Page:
The artist’s skilled hand flew across the canvas and her eyes seemed focused on the personality of the painting, but her attention remained on the passing tourists and the ocean behind them. Her foot tapped against the paintings that lay at her feet on a stained tarp and she pushed her burlap bag under her seat. She took careful notice of the family approaching which consisted of a stern faced father and a stern faced mother of whom were babbling like seagulls fighting over food. Behind the mother was a little girl whose grubby hands held a cracked wafer cone and whose face was covered in pink. The artist bit her lip and looked back down at the painting that lay on her lap. It’s almost as if she had a feeling deep down in her gut that these customers would be difficult, stubborn. Her brush dropped into glass full of murky water and she looked up to meet what seemed like doom, but was just the gaze of the stern father.
“You’re an artist, right?”
The artist almost had to hold back a smirk. Why would one who was surrounded by paintings and was holding a brush herself not be a painter? She looked behind the father at the setting sun.
“Yes, are you interested in any of my work?” the artist then glanced down at the price tags attached to the paintings.
“Well, I mean…” the father tugged the grimy little rug rat and placed a hand on her pigtails, “would you be able to paint my daughter?”
The painter chuckled. “I’m sorry sir, but I only sell the paintings here.” She tapped her foot impatiently to bring their attention to the work that lay at her feet. The paintings were far from anything the father asked for, but rather sceneries of the painter’s imagination.
“But you can paint. If I add a dollar or two will you paint her?” The father grunted and reached his back pocket to pull out what might’ve been his wallet.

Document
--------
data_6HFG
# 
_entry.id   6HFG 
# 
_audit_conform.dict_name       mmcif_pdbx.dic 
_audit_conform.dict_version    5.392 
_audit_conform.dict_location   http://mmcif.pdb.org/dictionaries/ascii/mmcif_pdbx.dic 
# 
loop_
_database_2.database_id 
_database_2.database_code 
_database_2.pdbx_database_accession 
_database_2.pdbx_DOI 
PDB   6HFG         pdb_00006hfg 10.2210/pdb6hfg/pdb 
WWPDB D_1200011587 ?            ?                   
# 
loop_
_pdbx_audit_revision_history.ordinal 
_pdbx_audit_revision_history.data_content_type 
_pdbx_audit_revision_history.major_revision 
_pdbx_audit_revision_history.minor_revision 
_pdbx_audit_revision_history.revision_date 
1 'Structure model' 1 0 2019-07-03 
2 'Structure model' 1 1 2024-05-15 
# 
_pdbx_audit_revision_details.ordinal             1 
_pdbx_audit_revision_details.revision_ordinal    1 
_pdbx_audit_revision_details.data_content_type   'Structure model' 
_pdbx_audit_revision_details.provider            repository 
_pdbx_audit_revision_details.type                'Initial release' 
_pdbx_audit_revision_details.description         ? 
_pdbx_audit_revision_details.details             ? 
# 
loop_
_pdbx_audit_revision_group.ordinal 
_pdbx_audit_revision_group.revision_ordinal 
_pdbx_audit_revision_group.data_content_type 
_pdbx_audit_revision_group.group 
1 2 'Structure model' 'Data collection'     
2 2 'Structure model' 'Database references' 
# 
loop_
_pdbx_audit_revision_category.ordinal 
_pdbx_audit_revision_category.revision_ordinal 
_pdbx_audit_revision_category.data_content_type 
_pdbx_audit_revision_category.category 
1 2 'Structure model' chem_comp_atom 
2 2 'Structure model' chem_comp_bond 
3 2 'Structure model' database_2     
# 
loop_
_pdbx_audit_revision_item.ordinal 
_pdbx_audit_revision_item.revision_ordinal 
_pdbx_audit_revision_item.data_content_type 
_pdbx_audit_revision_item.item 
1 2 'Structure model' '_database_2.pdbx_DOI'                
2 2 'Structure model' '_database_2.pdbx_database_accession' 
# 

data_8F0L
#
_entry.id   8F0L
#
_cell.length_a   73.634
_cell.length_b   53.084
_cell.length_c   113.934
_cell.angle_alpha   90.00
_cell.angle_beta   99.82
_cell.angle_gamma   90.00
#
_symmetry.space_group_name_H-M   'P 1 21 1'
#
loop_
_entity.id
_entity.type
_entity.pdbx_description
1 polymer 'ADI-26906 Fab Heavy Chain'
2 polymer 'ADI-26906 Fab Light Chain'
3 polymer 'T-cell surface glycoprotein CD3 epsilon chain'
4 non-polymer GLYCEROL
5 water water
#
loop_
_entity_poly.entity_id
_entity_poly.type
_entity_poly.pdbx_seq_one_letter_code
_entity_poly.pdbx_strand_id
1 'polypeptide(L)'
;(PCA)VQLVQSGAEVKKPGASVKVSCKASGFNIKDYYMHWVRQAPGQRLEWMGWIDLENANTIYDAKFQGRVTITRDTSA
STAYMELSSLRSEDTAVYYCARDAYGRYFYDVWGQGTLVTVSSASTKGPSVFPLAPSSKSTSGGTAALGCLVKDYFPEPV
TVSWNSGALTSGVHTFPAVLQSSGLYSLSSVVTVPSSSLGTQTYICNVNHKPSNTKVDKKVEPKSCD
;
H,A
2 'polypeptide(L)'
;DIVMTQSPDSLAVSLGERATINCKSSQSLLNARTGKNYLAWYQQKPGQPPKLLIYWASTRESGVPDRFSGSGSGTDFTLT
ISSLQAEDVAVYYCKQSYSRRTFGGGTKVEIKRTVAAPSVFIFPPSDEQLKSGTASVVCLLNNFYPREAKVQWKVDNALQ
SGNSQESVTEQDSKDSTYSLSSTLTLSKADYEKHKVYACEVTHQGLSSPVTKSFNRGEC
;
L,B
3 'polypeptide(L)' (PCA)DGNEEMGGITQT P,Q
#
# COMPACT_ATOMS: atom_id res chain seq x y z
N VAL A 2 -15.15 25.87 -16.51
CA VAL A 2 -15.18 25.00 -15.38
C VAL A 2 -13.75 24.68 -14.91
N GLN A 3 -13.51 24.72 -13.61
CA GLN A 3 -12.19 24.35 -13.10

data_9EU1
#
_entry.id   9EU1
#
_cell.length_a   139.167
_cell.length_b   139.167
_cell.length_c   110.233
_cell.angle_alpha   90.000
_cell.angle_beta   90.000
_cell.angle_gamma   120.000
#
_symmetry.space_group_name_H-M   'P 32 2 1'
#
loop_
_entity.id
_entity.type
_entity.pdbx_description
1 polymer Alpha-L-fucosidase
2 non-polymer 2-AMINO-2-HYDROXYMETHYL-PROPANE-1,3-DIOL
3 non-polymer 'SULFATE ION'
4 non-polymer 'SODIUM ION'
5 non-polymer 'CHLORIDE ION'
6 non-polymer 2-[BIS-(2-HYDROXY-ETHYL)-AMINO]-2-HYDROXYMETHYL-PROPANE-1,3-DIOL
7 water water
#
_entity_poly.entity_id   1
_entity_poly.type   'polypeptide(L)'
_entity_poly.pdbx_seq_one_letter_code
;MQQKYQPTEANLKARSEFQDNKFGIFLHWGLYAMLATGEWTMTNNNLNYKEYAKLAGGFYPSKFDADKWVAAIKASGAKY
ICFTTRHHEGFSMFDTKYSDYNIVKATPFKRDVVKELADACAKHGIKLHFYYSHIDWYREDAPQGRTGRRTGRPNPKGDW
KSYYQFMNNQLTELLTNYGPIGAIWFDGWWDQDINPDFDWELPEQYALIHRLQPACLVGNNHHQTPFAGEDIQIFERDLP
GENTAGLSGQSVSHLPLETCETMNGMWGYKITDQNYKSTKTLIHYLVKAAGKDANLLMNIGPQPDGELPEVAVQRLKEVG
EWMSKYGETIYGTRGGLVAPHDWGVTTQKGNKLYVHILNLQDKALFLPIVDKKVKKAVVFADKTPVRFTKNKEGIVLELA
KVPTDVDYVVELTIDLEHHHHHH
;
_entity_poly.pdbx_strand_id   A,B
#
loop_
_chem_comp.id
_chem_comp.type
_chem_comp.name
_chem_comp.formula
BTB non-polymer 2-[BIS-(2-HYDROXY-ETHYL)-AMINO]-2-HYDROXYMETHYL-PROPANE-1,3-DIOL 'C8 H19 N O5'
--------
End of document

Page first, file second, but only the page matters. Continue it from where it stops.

“Look, my paintings take a day or two to create and more than a week to dry. I wouldn’t even be able to get the portrait to you in time. I’m only selling the ones here. But, if you want a portrait, a lovely man named Marcus is just a bit of a walk down the bridge” she pointed to her right, ”and will do one for your daughter in under 15 minutes.” The painter was quite happy to pass the obstinate family into his hands.
The father rolled his eyes and furiously took the slimy hand of the toddler. To the artists delight, the two stomped away but before she could continue her work she noticed a pair of lovely sandals near the paintings. The artist looked up at the mother and raised a brow.
“I think your paintings are quite beautiful, actually.” She bent down and pointed to the one closest to the painter.
“Ah, yes, this one took me quite a while.” The artist looked at the scenery of the painting, the colors bright enough to take anyone’s breath away and smiled. Almost ironic, the situation.
“65 dollars…?” The mother bit her lip.
“Yes, well it is handmade and-”
“I’ll do it for 70.” The kind mother dipped her hand into her purse and pulled out a leather wallet. The painter blushed and grabbed the painting to package up.
She handed lovely packaged piece of artwork to the mother. They met each other’s gazes.
‘Thank you, really.” The artist accepted the cash, and watched as the mother chased down the boardwalk after her family.